2001 BMW 330 Overheating

  • 2001 BMW 330
  • 1.9L
  • V6
  • FWD
When driving the other day, after only about 10 minutes of city driving, my temperature gauge began slowly rising. I continued driving but slowed down. (I was nearing my apartment at this point) After only 2 minutes, the gauge had began to peak and completely red-line. I pulled over to check what was going on. The car was not hotter than usual, there was no smoke, and the vents and fans were blowing normal room temperature air. I continued driving and made it home safely with no problem.
The next day I went out to check the levels before I started driving. The oil level was normal, but the coolant was completely empty. I filled it and began taking a longer drive to actually test what was going on. The gauge rose again and I continued driving with the fan on, monitoring to see if the engine started to ACTUALLY overheat. After about 10 minutes and adding some highway driving, my low oil light came on and the gas pedal started to give a little when I pressed it. When stopped at a red light, the car began smoking and I had to pull it over completely and let it sit for a while.

I'm thinking this is a thermostat problem. I will be fixing it myself, I just didn't wanna start tearing stuff apart without knowing exactly what was wrong with it. Hopefully that is enough information to diagnose a problem!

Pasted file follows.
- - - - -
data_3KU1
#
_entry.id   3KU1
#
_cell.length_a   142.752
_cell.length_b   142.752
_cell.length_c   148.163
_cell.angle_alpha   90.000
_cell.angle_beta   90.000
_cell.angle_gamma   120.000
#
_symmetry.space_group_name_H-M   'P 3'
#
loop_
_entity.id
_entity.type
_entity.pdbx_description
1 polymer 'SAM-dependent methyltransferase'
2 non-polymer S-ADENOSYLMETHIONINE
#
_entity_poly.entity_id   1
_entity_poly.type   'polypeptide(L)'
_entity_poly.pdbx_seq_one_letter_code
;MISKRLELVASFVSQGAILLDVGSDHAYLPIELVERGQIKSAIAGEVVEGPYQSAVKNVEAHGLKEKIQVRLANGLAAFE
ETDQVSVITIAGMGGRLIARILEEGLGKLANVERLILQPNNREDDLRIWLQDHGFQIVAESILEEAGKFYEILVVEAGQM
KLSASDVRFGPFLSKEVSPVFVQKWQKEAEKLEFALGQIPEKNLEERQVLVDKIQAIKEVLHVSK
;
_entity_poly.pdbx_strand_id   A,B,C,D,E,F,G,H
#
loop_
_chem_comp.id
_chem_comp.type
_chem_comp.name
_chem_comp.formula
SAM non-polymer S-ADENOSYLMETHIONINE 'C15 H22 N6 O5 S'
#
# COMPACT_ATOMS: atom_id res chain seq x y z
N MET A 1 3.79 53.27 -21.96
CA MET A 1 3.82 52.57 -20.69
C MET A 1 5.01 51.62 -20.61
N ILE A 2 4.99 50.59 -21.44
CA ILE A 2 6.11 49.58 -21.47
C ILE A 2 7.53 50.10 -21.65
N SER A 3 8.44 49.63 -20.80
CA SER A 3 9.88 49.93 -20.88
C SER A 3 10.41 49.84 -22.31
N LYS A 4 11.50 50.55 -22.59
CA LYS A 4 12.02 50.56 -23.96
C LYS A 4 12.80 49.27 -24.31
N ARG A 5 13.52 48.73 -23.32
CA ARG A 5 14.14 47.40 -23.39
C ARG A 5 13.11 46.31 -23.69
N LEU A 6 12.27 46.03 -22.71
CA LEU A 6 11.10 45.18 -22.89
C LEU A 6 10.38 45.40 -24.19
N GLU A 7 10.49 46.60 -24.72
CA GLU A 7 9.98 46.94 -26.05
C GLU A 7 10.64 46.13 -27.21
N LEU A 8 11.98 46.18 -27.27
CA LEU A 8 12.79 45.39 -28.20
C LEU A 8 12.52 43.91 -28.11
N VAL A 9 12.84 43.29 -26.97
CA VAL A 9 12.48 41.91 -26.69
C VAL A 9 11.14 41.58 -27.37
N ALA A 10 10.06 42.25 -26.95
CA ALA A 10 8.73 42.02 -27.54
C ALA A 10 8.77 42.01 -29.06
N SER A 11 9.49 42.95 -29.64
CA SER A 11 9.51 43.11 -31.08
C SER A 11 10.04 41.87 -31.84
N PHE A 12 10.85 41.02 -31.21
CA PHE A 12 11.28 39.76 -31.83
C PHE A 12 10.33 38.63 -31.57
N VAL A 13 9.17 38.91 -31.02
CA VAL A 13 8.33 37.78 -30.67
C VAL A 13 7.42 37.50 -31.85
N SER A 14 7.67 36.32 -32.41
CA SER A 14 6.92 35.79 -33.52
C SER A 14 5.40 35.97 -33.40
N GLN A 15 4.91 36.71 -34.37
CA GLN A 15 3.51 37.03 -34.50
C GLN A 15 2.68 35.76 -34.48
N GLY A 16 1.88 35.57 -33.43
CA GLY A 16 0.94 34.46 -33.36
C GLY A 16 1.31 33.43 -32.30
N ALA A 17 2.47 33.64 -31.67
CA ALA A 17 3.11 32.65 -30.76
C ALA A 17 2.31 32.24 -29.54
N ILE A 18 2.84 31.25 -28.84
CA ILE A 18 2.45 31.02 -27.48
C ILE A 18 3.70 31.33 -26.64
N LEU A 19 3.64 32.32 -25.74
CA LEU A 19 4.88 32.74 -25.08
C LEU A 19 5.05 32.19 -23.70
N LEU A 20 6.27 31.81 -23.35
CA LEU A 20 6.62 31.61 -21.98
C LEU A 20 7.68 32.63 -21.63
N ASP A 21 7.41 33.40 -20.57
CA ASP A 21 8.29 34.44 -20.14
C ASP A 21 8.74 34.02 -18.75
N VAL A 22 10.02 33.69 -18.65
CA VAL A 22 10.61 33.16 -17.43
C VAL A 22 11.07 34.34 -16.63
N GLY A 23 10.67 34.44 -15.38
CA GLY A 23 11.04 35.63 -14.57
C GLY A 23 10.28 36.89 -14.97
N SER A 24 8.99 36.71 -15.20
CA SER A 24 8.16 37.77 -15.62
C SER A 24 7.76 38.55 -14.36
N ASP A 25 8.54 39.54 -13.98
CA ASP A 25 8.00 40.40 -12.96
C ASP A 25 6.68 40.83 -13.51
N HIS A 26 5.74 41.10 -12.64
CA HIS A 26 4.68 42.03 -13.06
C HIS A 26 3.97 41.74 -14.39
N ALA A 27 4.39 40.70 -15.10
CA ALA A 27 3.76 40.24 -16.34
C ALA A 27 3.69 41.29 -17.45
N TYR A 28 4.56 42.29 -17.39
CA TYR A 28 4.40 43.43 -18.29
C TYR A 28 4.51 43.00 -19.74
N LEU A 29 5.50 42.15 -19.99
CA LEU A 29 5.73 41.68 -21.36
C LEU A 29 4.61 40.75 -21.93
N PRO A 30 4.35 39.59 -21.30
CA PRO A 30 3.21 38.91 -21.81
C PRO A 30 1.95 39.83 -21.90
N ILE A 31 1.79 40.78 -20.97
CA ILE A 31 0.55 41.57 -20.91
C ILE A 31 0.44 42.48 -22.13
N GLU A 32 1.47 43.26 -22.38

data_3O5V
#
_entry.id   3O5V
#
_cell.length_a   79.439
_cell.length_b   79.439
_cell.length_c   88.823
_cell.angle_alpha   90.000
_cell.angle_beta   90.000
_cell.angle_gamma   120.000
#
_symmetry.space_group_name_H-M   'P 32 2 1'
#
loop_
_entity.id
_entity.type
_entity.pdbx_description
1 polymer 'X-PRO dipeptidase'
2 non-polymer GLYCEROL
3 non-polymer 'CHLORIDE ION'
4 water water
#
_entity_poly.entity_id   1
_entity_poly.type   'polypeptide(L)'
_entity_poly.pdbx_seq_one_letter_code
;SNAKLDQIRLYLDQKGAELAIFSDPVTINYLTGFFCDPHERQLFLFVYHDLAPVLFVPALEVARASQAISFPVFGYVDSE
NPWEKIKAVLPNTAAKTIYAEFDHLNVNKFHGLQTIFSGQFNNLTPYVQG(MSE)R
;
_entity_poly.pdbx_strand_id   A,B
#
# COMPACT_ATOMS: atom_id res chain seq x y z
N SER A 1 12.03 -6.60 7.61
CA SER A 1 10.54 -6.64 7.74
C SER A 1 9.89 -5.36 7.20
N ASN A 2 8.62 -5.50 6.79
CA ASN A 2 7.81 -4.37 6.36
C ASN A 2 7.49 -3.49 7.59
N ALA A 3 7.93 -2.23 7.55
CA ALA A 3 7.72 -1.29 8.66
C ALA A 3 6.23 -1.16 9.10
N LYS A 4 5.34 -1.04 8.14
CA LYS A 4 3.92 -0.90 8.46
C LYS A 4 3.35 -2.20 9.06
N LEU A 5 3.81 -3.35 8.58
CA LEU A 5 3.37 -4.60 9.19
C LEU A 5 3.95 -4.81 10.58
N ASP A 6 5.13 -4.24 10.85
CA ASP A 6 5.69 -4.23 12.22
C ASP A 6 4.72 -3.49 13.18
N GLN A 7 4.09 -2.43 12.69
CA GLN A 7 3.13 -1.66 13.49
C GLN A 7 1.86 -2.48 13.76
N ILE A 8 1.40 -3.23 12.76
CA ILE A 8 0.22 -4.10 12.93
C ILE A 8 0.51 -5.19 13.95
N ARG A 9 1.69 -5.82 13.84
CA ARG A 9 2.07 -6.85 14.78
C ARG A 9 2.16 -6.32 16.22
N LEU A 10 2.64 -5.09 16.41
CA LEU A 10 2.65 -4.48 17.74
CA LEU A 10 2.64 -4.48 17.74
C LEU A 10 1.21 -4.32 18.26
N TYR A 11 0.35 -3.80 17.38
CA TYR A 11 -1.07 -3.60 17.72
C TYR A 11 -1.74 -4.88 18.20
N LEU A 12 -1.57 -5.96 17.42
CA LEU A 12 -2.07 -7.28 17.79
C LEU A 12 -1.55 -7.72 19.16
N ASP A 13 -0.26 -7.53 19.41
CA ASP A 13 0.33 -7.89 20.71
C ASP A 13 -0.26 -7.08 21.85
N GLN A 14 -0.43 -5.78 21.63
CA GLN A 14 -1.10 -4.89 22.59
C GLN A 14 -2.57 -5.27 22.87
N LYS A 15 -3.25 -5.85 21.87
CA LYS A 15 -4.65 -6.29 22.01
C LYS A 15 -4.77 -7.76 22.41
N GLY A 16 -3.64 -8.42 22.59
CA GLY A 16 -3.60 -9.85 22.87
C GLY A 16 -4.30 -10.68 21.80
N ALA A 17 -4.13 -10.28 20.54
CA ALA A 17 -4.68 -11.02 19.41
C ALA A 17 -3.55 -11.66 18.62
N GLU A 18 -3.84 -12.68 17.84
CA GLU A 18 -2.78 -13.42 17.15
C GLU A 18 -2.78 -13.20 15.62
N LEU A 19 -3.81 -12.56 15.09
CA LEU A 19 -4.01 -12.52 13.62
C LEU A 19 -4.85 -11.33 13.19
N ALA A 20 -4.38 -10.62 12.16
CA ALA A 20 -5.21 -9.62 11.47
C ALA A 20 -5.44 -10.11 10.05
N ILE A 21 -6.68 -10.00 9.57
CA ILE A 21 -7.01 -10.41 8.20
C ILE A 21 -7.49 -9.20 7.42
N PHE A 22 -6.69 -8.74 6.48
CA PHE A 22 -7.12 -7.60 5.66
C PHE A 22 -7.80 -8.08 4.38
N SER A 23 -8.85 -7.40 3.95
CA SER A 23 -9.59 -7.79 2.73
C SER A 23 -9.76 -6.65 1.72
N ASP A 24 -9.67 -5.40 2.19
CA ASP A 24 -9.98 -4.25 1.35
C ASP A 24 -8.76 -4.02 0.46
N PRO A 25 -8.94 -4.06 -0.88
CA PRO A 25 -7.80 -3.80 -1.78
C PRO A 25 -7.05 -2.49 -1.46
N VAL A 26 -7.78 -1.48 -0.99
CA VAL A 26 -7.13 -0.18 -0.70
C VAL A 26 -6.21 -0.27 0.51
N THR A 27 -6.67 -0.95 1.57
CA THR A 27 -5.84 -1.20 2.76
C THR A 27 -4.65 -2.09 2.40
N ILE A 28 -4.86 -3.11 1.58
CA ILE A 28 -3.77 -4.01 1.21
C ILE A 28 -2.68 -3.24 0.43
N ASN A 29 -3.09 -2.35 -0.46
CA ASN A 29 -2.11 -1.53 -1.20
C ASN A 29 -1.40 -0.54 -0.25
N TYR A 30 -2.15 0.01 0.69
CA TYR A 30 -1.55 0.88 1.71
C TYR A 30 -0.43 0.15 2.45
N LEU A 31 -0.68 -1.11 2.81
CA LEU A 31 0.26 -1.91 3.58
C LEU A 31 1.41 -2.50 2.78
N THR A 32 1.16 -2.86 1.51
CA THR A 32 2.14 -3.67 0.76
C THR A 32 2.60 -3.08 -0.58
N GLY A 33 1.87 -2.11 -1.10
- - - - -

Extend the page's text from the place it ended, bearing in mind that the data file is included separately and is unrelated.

Do you
have the same problem?
Saturday, July 11th, 2015 AT 9:43 AM

1 Reply

This is unlikely to be a thermostat problem. It it was, the coolant wouldn't be empty. It's more likely there is a leak. Two things will happen when the coolant is low. First, it can't circulate to move heat to the radiator so that area is going to appear to be at normal temperature. The problem is the temperature is rising inside the engine block.

The second problem is temperature sensors and especially thermostats don't respond to hot air. They need to be in hot liquid. The engine most likely overheated severely but the gauge wasn't able to show that. That can cause the oil to become unusually thinned out and lose some of its lubricating properties, and that can lead to low oil pressure.

The place to start is by filling the coolant, then searching for external leaks. A leaking cylinder head gasket is a possibility but those usually cause a pretty slow loss of coolant, not real fast like you suggested. To verify that, check for white smoke from the tail pipe, or you can add a small bottle of dark purple dye to the coolant, then search later with a black light. The dye will show up as a bright yellow stain that you can follow back to the source. If the head gasket is leaking, you'll find the dye inside the tail pipe.

To be leaking real fast, you're typically going to find a ruptured hose or loose hose clamp. If the smoking you mentioned was coming from under the hood, the leak will be external, (not internal, as in a head gasket), and should be fairly easy to find.
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Saturday, July 11th, 2015 AT 10:42 AM

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